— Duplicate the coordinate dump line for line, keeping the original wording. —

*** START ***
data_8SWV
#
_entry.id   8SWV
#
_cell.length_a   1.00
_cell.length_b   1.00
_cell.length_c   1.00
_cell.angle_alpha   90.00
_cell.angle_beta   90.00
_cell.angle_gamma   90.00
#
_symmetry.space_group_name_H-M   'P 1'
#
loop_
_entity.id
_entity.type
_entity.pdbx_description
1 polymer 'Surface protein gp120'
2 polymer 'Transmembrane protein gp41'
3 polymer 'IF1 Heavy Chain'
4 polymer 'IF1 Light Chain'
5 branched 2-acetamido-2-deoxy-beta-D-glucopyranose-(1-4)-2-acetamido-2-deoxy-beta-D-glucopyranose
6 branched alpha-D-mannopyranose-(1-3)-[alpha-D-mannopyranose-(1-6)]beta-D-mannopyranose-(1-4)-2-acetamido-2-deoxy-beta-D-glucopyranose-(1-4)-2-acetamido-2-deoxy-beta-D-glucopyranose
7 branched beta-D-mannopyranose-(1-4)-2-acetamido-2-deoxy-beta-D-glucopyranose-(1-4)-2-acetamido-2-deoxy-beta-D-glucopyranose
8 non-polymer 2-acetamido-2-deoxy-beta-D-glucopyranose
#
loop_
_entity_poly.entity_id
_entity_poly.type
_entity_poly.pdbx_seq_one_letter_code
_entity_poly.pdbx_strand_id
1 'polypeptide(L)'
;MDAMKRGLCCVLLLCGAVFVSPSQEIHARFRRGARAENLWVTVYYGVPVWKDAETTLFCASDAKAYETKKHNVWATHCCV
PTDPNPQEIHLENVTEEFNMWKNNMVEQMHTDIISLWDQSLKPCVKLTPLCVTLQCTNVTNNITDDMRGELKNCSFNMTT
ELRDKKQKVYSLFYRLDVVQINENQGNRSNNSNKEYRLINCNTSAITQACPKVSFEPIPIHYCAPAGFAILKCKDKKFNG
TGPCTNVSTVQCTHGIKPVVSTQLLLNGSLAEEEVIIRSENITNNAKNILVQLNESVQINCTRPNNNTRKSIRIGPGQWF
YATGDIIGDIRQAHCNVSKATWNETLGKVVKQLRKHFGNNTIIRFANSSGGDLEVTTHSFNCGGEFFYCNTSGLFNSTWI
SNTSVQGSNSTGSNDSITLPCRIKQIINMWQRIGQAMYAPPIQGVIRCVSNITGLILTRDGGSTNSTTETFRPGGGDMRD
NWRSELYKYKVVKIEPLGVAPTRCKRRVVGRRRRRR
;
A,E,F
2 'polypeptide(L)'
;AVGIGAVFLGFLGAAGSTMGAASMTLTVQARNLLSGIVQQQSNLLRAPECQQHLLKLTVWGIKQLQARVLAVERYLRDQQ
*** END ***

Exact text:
data_8SWV
#
_entry.id   8SWV
#
_cell.length_a   1.00
_cell.length_b   1.00
_cell.length_c   1.00
_cell.angle_alpha   90.00
_cell.angle_beta   90.00
_cell.angle_gamma   90.00
#
_symmetry.space_group_name_H-M   'P 1'
#
loop_
_entity.id
_entity.type
_entity.pdbx_description
1 polymer 'Surface protein gp120'
2 polymer 'Transmembrane protein gp41'
3 polymer 'IF1 Heavy Chain'
4 polymer 'IF1 Light Chain'
5 branched 2-acetamido-2-deoxy-beta-D-glucopyranose-(1-4)-2-acetamido-2-deoxy-beta-D-glucopyranose
6 branched alpha-D-mannopyranose-(1-3)-[alpha-D-mannopyranose-(1-6)]beta-D-mannopyranose-(1-4)-2-acetamido-2-deoxy-beta-D-glucopyranose-(1-4)-2-acetamido-2-deoxy-beta-D-glucopyranose
7 branched beta-D-mannopyranose-(1-4)-2-acetamido-2-deoxy-beta-D-glucopyranose-(1-4)-2-acetamido-2-deoxy-beta-D-glucopyranose
8 non-polymer 2-acetamido-2-deoxy-beta-D-glucopyranose
#
loop_
_entity_poly.entity_id
_entity_poly.type
_entity_poly.pdbx_seq_one_letter_code
_entity_poly.pdbx_strand_id
1 'polypeptide(L)'
;MDAMKRGLCCVLLLCGAVFVSPSQEIHARFRRGARAENLWVTVYYGVPVWKDAETTLFCASDAKAYETKKHNVWATHCCV
PTDPNPQEIHLENVTEEFNMWKNNMVEQMHTDIISLWDQSLKPCVKLTPLCVTLQCTNVTNNITDDMRGELKNCSFNMTT
ELRDKKQKVYSLFYRLDVVQINENQGNRSNNSNKEYRLINCNTSAITQACPKVSFEPIPIHYCAPAGFAILKCKDKKFNG
TGPCTNVSTVQCTHGIKPVVSTQLLLNGSLAEEEVIIRSENITNNAKNILVQLNESVQINCTRPNNNTRKSIRIGPGQWF
YATGDIIGDIRQAHCNVSKATWNETLGKVVKQLRKHFGNNTIIRFANSSGGDLEVTTHSFNCGGEFFYCNTSGLFNSTWI
SNTSVQGSNSTGSNDSITLPCRIKQIINMWQRIGQAMYAPPIQGVIRCVSNITGLILTRDGGSTNSTTETFRPGGGDMRD
NWRSELYKYKVVKIEPLGVAPTRCKRRVVGRRRRRR
;
A,E,F
2 'polypeptide(L)'
;AVGIGAVFLGFLGAAGSTMGAASMTLTVQARNLLSGIVQQQSNLLRAPECQQHLLKLTVWGIKQLQARVLAVERYLRDQQ